If a landlord sells the rental unit while the tenant still lives there, the landlord must transfer the security deposit to the new owner. The new owner must refund the deposit according to the same rules when the tenant moves out. If the previous owner does not transfer the security deposit to the new owner, the tenant can sue the prior owner for the amount of the security deposit owed.
How to Avoid Disputes Over Security Deposits in California
Keep Accurate Records
A tenant may request a walk through both when the tenant moves in and when the tenant moves out of the rental. The tenant may also request that the landlord provide a checklist that identifies the condition of the property and documents any existing problems with the rental unit.
It is a good idea for both the landlord and the tenant to photograph and/or video the condition of the rental unit before the tenant moves in, and after the tenant moves out. This will help provide objective evidence in the event of a dispute about the condition of the rental unit.
Provide Proper Notice
A month-to-month tenant who intends to move out must give the landlord thirty days’ notice in writing. If the tenant fails to provide proper notice, the landlord can charge the tenant for the thirty days of unpaid rent, unless the landlord is able to re-rent the unit (and collect rent) within the thirty-day period.
In instances where a tenant wants to move out before the end of the lease, the landlord and tenant may be able to negotiate an agreement. For example, the landlord may allow the tenant to sublet the unit, as long as the sub-tenant abides by the lease requirements. Or, the landlord may permit another tenant to take over the lease, return the security deposit, and take a new security deposit from the tenant assuming the lease.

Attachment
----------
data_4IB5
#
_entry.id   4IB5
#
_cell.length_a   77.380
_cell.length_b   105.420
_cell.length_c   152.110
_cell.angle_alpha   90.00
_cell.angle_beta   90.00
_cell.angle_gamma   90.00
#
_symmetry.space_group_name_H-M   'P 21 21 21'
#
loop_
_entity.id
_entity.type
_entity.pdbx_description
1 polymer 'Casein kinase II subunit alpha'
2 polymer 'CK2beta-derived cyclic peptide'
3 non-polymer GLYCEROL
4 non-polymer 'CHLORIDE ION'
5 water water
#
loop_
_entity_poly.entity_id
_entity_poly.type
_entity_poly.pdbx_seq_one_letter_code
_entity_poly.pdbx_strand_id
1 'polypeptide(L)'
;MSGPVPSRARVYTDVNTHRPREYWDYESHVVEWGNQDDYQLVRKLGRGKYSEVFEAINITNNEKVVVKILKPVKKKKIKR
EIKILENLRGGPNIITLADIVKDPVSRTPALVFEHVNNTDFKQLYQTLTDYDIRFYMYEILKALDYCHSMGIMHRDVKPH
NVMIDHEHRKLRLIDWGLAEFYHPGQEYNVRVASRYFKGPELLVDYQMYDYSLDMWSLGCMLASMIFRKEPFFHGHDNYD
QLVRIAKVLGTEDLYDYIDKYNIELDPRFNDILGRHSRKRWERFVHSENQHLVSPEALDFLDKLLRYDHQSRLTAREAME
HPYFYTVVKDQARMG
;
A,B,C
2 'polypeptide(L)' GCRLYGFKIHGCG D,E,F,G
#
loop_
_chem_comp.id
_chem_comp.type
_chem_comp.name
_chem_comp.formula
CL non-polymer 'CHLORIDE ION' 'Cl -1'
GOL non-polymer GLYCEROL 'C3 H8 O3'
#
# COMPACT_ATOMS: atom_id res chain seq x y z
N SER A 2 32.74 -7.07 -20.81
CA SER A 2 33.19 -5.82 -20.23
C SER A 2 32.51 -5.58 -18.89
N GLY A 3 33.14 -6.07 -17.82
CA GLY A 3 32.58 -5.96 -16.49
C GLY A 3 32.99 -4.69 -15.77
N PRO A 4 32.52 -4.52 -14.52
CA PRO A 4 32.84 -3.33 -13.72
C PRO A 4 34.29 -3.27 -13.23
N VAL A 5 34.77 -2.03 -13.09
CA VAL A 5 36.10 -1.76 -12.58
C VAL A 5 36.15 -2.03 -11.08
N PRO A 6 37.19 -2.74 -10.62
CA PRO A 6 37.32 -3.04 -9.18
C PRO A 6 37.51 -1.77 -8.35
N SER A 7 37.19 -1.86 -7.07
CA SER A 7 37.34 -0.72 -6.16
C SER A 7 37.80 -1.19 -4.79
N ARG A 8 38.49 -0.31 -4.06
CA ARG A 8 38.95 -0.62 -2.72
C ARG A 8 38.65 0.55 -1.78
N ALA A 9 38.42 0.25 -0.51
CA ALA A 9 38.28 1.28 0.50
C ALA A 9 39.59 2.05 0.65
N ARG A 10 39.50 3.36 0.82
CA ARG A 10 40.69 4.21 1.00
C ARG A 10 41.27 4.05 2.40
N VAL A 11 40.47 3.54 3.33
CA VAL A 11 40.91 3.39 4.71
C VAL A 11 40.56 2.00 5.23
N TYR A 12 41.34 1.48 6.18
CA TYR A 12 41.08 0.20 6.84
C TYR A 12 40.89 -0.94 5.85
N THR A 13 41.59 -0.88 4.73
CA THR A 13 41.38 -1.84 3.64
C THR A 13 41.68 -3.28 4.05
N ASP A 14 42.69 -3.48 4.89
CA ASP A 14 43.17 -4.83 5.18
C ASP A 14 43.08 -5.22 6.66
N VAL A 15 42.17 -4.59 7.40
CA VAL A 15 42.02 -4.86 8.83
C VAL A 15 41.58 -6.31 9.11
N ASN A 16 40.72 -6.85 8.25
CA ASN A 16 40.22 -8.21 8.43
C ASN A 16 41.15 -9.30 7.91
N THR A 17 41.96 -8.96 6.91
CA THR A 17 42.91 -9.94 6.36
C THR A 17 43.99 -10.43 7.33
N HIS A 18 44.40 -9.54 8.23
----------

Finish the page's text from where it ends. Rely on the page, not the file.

If a landlord does not agree to allow a tenant to break the lease or to sublet, the landlord would normally be entitled to damages, as provided by law and/or the parties’ lease. Normally, the tenant is still liable for the rent through the end of the lease, but the landlord must make reasonable efforts to re-rent the unit. If the landlord is able to rent the unit for the same rent or higher, the tenant is only liable for the amount owned during the time the unit was not rented. If the tenant owes money for breaking the lease early, the landlord may deduct it from the security deposit, and then sue the tenant for any damages exceeding the amount of the deposit.
Resolving Disputes Over Security Deposits in California
In the event of a dispute, the tenant can write a letter to the landlord explaining why they believe they should receive a larger refund. If they cannot agree on the amount of the security deposit to be returned, the tenant can file a lawsuit against the landlord for return of the security deposit. Depending on the amount of money involved, suing in small claims court often makes the most sense.
If a judge determines the landlord retained the deposit in bad faith, the judge has the discretion to not only award the tenant whatever was wrongfully withheld from the deposit, but also statutory damages of up to twice the amount wrongfully withheld from the deposit.
Alternatively, mediation can be a good choice for landlords and tenants who disagree. A mediator can examine both sides in order to help them come up with a solution. Mediation agreements can be tailored to specific situations and allows both parties to negotiate options that may work for both sides.
The mediator does not force the parties to reach a settlement. If they’re able to reach a settlement, the landlord and tenant can write up and sign a settlement agreement, and avoid going to court. If they ultimately cannot agree, legal representation helps the parties clarify the issues involved.
If you need assistance with a potential landlord-tenant dispute, contact Steven Adair MacDonald & Partners at 415-562-0504.
There are two sides to every story —
let yours be heard.